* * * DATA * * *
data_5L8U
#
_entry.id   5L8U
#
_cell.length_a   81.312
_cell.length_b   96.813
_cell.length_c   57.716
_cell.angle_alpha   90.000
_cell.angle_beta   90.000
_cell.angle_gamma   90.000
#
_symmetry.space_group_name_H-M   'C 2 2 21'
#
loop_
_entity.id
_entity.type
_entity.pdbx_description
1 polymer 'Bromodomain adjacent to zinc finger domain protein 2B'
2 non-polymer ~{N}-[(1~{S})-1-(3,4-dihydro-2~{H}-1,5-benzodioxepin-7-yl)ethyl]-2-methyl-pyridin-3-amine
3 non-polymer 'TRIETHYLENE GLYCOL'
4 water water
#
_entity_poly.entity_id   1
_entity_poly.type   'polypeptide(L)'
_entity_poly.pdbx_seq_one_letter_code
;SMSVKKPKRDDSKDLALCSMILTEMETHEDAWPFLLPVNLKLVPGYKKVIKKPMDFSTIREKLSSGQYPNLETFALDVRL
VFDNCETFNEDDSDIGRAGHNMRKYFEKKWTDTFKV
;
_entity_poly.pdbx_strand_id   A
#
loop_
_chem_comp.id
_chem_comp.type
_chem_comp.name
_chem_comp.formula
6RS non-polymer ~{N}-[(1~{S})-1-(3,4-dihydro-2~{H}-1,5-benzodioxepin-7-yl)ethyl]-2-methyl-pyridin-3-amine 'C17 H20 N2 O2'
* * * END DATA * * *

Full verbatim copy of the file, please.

data_5L8U
#
_entry.id   5L8U
#
_cell.length_a   81.312
_cell.length_b   96.813
_cell.length_c   57.716
_cell.angle_alpha   90.000
_cell.angle_beta   90.000
_cell.angle_gamma   90.000
#
_symmetry.space_group_name_H-M   'C 2 2 21'
#
loop_
_entity.id
_entity.type
_entity.pdbx_description
1 polymer 'Bromodomain adjacent to zinc finger domain protein 2B'
2 non-polymer ~{N}-[(1~{S})-1-(3,4-dihydro-2~{H}-1,5-benzodioxepin-7-yl)ethyl]-2-methyl-pyridin-3-amine
3 non-polymer 'TRIETHYLENE GLYCOL'
4 water water
#
_entity_poly.entity_id   1
_entity_poly.type   'polypeptide(L)'
_entity_poly.pdbx_seq_one_letter_code
;SMSVKKPKRDDSKDLALCSMILTEMETHEDAWPFLLPVNLKLVPGYKKVIKKPMDFSTIREKLSSGQYPNLETFALDVRL
VFDNCETFNEDDSDIGRAGHNMRKYFEKKWTDTFKV
;
_entity_poly.pdbx_strand_id   A
#
loop_
_chem_comp.id
_chem_comp.type
_chem_comp.name
_chem_comp.formula
6RS non-polymer ~{N}-[(1~{S})-1-(3,4-dihydro-2~{H}-1,5-benzodioxepin-7-yl)ethyl]-2-methyl-pyridin-3-amine 'C17 H20 N2 O2'